Food & Drink

Food Stuff



Happy, happy — During "happy hour" (actually, 4-6 p.m.) at Detroit Beer Co., downtown denizens can enjoy appetizers at half-price. Choices range from "boneless BBQ rib sliders" (normally $7.95; half order $4.95) to brewery quesadillas ($7.95). And the half-off nosh should go well with the joint's beers, which include Detroit Dwarf, Detroit Red, Broadway Light and Local 1529 IPA. If all that weren't enough, this downtown bar is flat-screen TV heaven. Come by Sunday, Nov. 18, for the 1 p.m. Giants-Lions game, and they'll start serving beer at noon. General manager Paul Gilbert says he'll offer "Mug Club" memberships for $15. The memberships, normally $35, get you special beer prices, your own personalized mug with a number on it, and all the beer you can drink on your birthday. At 1529 Broadway, Detroit; 313-962-1529.

Joy, Joy —Coming off a great show at Cass Café, starting Nov. 20, local artist Gwen Joy will have her art on display at Christine's Cuisine. Her kooky, slightly deranged paintings are worth a look, and the hip little eatery is a crowd-pleaser too. At 729 E. Nine Mile Rd., Ferndale; 248-584-3354.

Chew and view —The folks at Butcher's Inn in Eastern Market are hosting an art opening on Thursday, Nov. 15. It's called Excuse Our Dust, and it features the work of Mark Arminski, Betty Brownlee, Maurice Greenia and Leni Sinclair, among others. Stop in for a beer, or one of the inn's hearty soups or sandwiches, and enjoy a performance by Carolyn Striho and poetry by Laura Grimshaw. From 6 to 9 p.m., at 1489 Winder, Detroit; show runs until Tuesday, Dec. 11.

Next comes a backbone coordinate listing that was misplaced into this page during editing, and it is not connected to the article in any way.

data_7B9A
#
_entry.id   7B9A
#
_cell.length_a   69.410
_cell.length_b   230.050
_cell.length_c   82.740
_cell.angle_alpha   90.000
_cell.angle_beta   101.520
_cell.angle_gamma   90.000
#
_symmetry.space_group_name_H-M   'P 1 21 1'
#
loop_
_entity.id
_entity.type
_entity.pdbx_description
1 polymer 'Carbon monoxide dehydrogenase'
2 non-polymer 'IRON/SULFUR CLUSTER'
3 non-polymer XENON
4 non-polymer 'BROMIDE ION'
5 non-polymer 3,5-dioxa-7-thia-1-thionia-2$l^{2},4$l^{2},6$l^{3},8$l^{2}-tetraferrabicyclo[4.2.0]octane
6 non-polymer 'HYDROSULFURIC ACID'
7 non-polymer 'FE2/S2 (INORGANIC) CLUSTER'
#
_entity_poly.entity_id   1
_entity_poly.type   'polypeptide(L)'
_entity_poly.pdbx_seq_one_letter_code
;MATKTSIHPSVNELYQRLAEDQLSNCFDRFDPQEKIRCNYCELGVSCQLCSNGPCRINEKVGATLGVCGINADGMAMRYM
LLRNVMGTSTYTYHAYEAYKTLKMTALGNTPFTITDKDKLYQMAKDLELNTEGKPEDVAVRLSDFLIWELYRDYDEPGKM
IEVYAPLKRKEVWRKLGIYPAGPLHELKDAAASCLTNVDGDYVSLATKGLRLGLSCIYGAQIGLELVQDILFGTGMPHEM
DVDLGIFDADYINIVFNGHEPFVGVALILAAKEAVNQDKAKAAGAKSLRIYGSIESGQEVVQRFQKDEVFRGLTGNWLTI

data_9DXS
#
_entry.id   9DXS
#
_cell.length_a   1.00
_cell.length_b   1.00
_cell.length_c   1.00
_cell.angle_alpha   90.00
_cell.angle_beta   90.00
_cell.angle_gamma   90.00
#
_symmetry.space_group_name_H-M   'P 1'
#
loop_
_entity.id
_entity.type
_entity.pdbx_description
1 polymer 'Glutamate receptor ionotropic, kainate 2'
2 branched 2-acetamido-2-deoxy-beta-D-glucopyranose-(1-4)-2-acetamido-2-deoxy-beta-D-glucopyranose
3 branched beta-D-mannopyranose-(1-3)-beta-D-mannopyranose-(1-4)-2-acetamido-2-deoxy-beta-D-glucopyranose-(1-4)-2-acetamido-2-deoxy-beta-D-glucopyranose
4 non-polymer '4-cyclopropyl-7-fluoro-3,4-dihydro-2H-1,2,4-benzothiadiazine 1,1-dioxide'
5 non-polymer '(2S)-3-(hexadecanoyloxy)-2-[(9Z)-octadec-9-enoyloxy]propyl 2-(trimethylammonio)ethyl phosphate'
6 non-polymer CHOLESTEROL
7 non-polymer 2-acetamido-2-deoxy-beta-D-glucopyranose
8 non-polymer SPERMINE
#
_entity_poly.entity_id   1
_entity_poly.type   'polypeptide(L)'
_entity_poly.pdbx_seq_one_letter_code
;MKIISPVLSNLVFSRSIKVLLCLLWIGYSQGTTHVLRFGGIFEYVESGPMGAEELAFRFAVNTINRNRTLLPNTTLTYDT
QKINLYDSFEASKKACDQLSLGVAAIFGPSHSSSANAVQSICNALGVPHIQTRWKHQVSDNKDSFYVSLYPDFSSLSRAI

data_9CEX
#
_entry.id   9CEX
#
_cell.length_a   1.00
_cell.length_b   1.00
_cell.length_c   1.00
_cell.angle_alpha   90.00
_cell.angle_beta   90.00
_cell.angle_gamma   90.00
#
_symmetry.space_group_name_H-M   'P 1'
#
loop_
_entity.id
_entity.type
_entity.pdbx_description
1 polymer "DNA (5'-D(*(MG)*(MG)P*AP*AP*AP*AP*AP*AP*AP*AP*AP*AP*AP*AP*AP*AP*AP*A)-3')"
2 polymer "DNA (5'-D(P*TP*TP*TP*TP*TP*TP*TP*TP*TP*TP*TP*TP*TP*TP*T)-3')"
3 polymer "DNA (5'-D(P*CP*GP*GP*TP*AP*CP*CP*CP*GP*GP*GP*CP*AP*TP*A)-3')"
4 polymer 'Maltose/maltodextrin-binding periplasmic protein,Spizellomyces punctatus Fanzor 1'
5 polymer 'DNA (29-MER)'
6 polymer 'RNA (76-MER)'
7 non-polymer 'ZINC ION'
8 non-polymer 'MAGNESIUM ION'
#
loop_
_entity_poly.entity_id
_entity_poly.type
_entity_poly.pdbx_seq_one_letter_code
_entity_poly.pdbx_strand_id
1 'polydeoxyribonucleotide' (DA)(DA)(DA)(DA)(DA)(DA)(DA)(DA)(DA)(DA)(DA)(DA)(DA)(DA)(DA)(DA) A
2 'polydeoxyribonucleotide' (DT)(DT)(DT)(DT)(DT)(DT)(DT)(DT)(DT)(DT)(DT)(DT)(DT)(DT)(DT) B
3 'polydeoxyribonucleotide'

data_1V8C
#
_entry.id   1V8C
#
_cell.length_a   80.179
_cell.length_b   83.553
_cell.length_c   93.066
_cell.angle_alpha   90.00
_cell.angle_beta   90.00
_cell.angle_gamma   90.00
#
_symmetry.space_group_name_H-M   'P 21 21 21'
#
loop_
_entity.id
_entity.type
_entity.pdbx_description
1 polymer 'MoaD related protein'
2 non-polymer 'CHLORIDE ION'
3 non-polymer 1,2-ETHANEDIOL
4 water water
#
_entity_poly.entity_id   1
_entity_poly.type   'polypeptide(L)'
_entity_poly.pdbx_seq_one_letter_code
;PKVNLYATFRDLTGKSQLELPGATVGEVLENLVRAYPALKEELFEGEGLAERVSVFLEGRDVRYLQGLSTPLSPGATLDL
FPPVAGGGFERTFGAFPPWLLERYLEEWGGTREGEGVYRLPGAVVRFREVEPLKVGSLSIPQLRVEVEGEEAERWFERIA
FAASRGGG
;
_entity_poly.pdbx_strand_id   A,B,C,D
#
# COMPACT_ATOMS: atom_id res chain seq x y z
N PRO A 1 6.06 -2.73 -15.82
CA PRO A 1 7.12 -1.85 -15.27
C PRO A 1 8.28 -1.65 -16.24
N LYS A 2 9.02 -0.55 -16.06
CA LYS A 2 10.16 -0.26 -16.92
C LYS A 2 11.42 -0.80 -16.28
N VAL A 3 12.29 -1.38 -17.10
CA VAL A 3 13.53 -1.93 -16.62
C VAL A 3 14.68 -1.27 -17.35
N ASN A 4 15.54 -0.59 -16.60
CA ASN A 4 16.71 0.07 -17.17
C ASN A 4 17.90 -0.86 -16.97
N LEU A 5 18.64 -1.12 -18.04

In the new Lost Desserts: Delicious Indulgences of the Past: Recipes from Legendary and Famous Chefs (Rizzoli, $45), author Gail Monaghan celebrates many of the luscious and glamorous desserts at, as the title suggests, legendary restaurants from Los Angeles to London and beyond. Photographer Eric Boman evokes the elegance of these spectacular confections with photos that complement the indulgent recipes adapted for the home cook. From the heyday of Hollywood come the Brown Derby's orange chiffon cake and Chasen's banana shortcake with banana sauce.

Attention Trader Joe's shoppers: Charles Shaw wines, aka "Two Buck Chuck," are ultra-cheap for a reason. But that doesn't mean you can't find a deal on decent wine next time you're shopping for organic macaroni and cheese. Consider a $6.99 bottle of Martellozzo prosecco — a softly sparkling white from the Veneto region of Italy. It pours slightly fizzy and drinks tart with suggestions of lemons and green apples. For an elegant aperitif use it as a base for a Bellini cocktail. Gently stir in fresh peach puree and garnish with a raspberry.

Throngs of people who consume rice daily as a staple of their diets swear by rice cookers that magically cook rice perfectly — a daunting task for those who just can't cook it in a regular pan — and somehow keep it hot and fresh for several hours. If you've ever cooked in clay, you know that the process requires very little fat, while producing moist and succulent results. The VitaClay Gourmet Chef Multi Cooker combines the best of these features. The clay pot insert contains no harmful chemicals. The device is completely automatic and foolproof. See more at

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